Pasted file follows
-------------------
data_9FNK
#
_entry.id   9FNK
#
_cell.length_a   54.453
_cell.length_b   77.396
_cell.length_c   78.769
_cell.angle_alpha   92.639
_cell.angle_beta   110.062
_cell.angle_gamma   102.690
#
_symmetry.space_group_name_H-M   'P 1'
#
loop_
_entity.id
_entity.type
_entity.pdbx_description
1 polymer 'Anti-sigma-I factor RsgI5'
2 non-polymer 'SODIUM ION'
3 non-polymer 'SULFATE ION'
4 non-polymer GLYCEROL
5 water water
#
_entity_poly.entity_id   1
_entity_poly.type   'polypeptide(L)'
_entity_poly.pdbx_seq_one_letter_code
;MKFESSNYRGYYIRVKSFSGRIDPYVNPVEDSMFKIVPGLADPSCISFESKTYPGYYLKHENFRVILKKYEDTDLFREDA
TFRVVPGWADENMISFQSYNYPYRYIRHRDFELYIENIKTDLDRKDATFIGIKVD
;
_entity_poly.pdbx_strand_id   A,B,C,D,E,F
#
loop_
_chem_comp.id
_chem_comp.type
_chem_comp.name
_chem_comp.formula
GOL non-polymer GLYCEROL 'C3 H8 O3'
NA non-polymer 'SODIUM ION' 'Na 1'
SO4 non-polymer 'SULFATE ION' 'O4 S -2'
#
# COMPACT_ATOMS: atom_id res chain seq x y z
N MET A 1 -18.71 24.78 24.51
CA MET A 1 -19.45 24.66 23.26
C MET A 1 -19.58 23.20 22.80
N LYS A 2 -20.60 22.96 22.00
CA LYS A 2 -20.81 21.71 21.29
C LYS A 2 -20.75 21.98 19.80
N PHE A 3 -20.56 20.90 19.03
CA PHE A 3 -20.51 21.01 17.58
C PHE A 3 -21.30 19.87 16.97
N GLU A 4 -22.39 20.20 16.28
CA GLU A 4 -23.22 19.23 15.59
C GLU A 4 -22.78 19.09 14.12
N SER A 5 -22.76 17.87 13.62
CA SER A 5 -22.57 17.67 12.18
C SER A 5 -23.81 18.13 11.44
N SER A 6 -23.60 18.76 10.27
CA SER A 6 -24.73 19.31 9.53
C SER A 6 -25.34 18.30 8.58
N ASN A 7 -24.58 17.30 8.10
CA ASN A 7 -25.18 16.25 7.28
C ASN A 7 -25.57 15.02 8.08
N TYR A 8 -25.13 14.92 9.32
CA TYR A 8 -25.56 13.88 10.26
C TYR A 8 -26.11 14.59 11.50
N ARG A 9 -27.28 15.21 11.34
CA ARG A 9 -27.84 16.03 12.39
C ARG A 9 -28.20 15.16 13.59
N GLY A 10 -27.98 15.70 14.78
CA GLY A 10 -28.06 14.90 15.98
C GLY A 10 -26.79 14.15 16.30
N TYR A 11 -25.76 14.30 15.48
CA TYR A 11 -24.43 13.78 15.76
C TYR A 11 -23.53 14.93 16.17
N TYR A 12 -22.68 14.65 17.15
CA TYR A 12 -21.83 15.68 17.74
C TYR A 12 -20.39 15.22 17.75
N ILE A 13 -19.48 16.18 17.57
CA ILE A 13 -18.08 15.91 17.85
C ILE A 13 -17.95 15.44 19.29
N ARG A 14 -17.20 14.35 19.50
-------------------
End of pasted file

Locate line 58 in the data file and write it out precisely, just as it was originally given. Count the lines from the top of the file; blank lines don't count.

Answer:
CA SER A 6 -24.73 19.31 9.53